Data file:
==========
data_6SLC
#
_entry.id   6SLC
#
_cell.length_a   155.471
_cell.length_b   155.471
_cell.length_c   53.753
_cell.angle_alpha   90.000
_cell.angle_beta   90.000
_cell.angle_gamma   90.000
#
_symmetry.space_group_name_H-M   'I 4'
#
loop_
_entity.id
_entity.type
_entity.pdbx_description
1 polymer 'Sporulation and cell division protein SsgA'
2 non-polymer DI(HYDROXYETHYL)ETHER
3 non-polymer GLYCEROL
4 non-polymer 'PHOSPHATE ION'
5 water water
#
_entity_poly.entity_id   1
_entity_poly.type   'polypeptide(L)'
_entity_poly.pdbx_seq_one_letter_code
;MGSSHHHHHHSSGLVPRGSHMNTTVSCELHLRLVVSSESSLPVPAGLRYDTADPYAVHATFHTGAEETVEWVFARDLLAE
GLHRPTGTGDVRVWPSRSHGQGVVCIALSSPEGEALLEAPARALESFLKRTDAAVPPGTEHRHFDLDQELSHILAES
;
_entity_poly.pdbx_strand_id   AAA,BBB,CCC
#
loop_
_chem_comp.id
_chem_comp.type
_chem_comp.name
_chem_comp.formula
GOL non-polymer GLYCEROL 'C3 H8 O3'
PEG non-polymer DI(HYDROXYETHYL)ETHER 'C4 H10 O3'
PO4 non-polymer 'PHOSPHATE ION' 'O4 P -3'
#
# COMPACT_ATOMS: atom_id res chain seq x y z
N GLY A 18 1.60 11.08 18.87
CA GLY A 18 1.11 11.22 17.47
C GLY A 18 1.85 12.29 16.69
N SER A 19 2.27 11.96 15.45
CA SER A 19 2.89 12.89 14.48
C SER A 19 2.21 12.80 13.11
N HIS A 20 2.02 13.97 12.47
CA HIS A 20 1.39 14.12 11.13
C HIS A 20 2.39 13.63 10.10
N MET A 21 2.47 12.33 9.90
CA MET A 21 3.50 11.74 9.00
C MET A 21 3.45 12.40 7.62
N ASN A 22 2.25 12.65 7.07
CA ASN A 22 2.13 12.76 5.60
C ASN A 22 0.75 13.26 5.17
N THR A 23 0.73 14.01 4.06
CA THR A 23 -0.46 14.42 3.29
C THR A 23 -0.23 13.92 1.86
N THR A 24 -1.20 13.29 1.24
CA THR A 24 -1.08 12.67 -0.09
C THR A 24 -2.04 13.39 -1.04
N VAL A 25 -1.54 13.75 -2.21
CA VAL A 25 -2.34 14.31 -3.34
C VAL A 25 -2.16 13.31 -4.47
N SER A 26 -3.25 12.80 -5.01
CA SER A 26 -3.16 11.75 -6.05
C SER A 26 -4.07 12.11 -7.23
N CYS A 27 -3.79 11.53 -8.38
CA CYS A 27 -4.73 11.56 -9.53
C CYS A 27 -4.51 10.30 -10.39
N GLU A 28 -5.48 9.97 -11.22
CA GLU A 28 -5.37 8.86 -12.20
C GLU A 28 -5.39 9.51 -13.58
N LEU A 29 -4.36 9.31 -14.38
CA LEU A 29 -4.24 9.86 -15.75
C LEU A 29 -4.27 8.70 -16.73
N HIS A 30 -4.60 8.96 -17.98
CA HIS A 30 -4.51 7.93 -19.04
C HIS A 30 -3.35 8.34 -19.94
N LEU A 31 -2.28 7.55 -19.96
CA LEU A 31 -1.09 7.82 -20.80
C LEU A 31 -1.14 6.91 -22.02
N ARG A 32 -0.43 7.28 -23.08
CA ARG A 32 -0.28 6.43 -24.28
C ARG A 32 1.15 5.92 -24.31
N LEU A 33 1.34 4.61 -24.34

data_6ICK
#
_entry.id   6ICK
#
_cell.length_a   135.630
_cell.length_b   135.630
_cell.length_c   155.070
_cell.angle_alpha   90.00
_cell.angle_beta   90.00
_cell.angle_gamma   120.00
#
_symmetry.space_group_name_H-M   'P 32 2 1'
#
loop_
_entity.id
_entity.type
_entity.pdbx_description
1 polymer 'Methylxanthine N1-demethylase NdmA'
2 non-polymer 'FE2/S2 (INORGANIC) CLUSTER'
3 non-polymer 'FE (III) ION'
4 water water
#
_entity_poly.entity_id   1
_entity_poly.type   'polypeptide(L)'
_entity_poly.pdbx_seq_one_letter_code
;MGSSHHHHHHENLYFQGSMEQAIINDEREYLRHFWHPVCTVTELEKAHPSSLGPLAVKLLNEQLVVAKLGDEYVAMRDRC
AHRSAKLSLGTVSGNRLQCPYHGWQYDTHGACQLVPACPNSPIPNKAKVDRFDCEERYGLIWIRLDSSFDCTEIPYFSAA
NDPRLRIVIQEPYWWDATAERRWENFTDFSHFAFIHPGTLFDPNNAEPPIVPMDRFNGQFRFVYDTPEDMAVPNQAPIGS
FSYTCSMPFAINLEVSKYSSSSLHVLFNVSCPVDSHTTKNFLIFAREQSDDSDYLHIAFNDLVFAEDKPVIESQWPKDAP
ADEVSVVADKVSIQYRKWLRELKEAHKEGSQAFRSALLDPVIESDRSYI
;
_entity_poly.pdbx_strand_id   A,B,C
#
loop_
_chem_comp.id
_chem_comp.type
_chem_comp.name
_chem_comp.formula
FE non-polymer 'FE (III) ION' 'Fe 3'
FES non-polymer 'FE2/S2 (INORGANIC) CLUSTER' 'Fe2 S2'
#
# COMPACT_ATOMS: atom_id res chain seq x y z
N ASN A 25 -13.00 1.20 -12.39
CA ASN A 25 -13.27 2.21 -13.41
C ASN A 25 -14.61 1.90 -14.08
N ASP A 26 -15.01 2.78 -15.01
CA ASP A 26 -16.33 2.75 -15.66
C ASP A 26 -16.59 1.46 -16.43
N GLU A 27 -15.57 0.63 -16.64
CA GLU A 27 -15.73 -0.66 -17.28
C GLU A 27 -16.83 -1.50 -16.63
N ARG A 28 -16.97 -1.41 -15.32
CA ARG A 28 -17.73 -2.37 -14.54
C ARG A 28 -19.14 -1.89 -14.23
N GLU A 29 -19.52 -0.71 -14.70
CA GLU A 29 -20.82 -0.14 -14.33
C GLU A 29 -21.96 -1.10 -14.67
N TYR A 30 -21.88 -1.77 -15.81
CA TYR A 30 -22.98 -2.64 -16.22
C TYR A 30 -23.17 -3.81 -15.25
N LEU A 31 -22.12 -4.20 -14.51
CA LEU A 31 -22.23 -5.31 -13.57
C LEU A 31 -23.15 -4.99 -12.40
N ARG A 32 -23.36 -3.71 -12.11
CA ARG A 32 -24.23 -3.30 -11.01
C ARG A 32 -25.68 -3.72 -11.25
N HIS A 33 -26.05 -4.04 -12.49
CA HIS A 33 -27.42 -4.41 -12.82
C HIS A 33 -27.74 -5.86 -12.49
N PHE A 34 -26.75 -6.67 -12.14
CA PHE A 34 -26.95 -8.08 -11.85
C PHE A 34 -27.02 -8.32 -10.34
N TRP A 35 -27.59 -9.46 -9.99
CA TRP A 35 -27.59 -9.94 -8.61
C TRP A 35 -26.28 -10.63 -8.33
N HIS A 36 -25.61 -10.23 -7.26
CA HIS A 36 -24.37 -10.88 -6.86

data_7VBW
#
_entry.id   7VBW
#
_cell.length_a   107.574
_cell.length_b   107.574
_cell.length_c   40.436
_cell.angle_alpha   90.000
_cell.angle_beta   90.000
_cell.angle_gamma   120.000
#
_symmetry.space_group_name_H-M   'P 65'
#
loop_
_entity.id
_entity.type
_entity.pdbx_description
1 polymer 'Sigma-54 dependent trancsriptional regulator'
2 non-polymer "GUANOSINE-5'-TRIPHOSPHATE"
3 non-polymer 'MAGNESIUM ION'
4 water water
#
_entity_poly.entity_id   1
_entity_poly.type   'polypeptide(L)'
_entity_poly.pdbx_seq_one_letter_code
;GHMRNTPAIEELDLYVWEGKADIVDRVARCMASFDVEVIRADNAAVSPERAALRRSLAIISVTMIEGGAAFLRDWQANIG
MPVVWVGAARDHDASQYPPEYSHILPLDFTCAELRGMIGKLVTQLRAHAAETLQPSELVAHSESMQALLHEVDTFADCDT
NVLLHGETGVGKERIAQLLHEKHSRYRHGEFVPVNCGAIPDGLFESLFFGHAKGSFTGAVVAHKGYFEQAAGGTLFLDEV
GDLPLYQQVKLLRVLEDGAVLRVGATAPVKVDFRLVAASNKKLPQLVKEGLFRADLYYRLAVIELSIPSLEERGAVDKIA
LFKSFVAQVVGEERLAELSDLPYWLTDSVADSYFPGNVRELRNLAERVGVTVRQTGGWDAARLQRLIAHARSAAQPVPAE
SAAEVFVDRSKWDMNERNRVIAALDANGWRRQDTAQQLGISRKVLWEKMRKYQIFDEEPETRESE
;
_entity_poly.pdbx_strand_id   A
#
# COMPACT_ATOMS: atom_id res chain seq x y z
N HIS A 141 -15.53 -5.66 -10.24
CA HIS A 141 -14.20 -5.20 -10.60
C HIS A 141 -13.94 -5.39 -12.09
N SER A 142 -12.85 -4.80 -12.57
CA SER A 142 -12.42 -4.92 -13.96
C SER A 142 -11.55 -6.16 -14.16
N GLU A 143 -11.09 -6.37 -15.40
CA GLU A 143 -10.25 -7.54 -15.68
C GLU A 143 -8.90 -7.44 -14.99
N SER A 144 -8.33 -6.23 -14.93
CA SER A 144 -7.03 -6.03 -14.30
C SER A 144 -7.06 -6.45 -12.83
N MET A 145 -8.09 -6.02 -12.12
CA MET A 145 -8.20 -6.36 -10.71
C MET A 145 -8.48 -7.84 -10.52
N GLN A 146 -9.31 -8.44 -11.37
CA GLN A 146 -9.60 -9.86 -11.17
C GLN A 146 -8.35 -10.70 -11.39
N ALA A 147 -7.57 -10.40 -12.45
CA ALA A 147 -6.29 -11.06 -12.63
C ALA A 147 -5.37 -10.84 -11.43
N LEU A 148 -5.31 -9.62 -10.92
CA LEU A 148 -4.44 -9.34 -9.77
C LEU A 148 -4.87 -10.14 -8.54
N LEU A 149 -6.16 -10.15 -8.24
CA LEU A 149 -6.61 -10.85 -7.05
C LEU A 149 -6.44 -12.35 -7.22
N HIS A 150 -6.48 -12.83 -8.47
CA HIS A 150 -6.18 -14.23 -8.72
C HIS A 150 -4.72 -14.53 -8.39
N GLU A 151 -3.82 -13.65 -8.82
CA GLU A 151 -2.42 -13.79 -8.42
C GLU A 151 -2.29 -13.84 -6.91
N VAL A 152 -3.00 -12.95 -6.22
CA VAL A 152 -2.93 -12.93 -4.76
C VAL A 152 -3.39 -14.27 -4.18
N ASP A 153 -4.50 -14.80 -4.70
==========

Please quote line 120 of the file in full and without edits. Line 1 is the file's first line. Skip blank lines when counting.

#